Dodge Charger Daytona EV concept shown in profile in red.Dodge is electric. America’s most gasoline-soaked automaker spent 2022 preparing believers for the big shift with the Brotherhood of Muscle switching from V8s to Volts.

The Charger and Challenger are on their way to retire at the end of 2023. Each gets a series of Last Call specials, then their place in the history books.

This summer, Dodge showed a concept car that demonstrates the type of electric vehicles (EVs) it will replace. The Charger Daytona SRT Concept wears the same muscular, plump look as the tallest breed of Dodge muscle cars. But it is powered by electrons rather than explosions.

This week, the world will get a second look at the car, along with the first set of specs that hint at what it could do.

Dodge Charger Daytona EV Concept in red.

Now in red, probably in dealerships

The setting is SEMA 2022 – the Las Vegas Specialty Equipment Market Association Convention – where automakers and aftermarket parts suppliers showcase heavily modified concept cars that show off all the creative improvements they’ll bring to tuner stores around the world.

Warning – Dodge hasn’t officially said the Challenger Daytona concept will reach production. So we can’t officially promise that the car you see above will appear at a lot of dealerships. But it’s more polished than many concept cars, so we doubt something quite a bit like it will hit a lot of sales in the next few years.

This time around, it’ll appear in Stryker red on matte black wheels.

Three power levels, each with upgrades

More importantly, Dodge provided some performance details.

In the concept’s debut, Dodge said it could be offered in nine potential configurations. The company will bring three to SEMA.

It includes, Dodge says, two 400-volt versions that make a 456-hp and 590-horsepower version, and the “yet-to-be-announced, factory-delivered SRT Banshee powertrain package with the 800-volt power level.”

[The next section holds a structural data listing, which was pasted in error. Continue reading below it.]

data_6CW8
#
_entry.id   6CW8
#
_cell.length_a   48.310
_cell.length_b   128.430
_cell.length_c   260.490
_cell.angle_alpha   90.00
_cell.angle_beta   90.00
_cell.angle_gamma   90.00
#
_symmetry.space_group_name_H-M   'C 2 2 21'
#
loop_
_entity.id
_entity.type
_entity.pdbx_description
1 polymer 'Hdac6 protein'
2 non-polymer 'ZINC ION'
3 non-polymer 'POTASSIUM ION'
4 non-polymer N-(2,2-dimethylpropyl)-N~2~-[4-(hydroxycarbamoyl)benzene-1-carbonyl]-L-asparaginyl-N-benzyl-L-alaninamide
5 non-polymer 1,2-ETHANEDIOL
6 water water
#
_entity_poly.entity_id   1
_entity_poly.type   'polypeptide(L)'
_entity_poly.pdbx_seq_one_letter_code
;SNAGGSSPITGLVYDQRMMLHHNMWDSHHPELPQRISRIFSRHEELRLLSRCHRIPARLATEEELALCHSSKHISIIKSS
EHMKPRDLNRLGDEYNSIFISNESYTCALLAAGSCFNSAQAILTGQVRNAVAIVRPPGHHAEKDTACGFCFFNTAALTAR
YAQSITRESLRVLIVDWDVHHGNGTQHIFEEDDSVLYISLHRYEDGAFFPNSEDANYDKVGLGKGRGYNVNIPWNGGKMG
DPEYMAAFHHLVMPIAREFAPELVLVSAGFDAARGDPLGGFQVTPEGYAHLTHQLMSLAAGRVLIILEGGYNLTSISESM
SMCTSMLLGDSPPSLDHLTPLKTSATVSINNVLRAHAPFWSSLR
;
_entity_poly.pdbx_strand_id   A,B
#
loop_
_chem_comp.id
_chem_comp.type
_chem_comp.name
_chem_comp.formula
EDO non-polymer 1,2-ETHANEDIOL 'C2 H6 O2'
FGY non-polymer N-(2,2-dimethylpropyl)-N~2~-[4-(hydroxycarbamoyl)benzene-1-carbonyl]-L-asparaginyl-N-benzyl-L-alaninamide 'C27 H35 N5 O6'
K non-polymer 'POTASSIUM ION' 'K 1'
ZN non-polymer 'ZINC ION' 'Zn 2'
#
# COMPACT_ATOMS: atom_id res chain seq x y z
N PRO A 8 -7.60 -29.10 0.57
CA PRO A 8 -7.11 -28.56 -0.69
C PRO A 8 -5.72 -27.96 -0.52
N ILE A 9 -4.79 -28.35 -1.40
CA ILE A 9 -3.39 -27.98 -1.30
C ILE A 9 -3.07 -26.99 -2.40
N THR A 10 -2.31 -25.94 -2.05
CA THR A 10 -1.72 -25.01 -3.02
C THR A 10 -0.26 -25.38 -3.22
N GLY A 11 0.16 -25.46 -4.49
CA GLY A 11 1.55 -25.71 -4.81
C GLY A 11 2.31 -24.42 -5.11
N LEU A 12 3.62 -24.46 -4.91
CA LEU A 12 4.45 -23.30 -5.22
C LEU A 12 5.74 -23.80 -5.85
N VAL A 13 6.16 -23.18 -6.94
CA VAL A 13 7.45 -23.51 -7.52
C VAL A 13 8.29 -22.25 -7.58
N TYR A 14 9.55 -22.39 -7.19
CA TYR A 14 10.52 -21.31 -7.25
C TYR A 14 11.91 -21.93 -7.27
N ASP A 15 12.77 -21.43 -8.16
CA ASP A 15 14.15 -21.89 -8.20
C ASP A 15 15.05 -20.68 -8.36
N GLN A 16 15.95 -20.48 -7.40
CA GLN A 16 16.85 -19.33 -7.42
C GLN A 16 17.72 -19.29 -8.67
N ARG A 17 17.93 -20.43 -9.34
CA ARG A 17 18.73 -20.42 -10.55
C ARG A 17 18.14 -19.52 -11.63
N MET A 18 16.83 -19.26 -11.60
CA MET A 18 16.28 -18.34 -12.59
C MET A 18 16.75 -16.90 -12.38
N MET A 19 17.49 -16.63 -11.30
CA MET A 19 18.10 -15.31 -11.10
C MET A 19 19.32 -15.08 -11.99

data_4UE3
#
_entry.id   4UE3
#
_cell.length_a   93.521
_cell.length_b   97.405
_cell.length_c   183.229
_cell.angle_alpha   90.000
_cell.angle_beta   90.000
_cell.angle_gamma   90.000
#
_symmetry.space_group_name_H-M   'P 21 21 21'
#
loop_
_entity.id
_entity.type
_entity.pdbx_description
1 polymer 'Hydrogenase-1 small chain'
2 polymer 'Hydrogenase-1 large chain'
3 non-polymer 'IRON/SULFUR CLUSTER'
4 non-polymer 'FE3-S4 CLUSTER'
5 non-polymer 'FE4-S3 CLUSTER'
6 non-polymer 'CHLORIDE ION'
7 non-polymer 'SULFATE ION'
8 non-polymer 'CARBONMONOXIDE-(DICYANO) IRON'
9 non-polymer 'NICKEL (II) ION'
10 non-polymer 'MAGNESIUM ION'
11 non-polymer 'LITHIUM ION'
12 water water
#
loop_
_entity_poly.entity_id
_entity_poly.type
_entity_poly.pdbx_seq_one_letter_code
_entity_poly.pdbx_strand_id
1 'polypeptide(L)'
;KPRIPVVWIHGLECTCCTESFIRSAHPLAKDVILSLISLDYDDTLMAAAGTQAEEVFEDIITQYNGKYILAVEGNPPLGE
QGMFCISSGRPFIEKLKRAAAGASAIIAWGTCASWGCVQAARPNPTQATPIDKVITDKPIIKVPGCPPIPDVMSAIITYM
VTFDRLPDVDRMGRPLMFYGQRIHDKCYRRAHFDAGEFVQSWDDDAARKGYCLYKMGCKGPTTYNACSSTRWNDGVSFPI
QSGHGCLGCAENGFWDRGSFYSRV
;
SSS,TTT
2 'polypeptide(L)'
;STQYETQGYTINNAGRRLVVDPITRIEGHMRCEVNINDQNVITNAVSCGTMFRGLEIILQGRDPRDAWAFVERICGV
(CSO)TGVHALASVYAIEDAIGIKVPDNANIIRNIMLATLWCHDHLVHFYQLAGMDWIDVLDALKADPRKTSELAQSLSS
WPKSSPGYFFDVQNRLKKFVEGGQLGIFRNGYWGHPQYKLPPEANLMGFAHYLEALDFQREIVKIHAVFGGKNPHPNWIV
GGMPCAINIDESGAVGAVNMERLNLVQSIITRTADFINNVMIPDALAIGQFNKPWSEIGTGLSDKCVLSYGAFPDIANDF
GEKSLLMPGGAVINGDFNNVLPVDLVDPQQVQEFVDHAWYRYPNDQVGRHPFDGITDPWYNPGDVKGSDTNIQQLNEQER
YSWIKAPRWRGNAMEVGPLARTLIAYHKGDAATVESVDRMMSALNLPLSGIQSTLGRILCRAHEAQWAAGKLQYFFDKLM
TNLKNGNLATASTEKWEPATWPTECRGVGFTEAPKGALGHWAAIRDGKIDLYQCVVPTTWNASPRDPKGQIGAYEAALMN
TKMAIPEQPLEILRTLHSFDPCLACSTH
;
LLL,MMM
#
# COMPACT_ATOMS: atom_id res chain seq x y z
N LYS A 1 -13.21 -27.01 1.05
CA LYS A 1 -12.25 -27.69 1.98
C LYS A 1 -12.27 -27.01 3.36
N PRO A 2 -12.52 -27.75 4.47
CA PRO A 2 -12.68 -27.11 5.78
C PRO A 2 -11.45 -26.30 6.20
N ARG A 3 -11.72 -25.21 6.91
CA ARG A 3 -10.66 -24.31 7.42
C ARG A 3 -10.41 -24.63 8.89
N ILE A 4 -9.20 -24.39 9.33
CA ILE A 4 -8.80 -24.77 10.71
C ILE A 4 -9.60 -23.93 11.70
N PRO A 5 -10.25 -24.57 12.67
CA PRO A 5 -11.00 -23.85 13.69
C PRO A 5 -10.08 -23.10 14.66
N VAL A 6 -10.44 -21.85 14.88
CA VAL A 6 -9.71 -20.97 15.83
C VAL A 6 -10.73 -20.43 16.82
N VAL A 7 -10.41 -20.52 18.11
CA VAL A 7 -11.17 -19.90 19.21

Dodge says a series of upgrade packages, called eStage 1 and 2, can be offered as over-the-air downloads on each. They will provide horsepower boosts creating three steps for each power level.

The company did not say how many electric motors the Daytona uses. Many automakers are offering multiple power levels to their electric vehicles by adding more motors as prices go up. If Dodge took this method, the lower end might be a rear-wheel drive model with only one electric motor on the rear axle. More powerful models may be all-wheel drive, with one for each axle. But we expect.

The company did not provide any details on the range or shipping times.

Still tuning this exhaust note

Dodge explained that the Daytona is still in development.

The vehicle features the first exhaust system to be installed in an electric vehicle. It’s a series of tubes covered underneath that uses actual airflow to produce sound rather than the external loudspeakers some electric vehicles use.

Dodge plans to get feedback from attendees at SEMA about the noise the car’s unique exhaust system should make. At its first appearance in August, we found the note a bit too high for our tastes, so we’re glad to hear it’s still subject to change.

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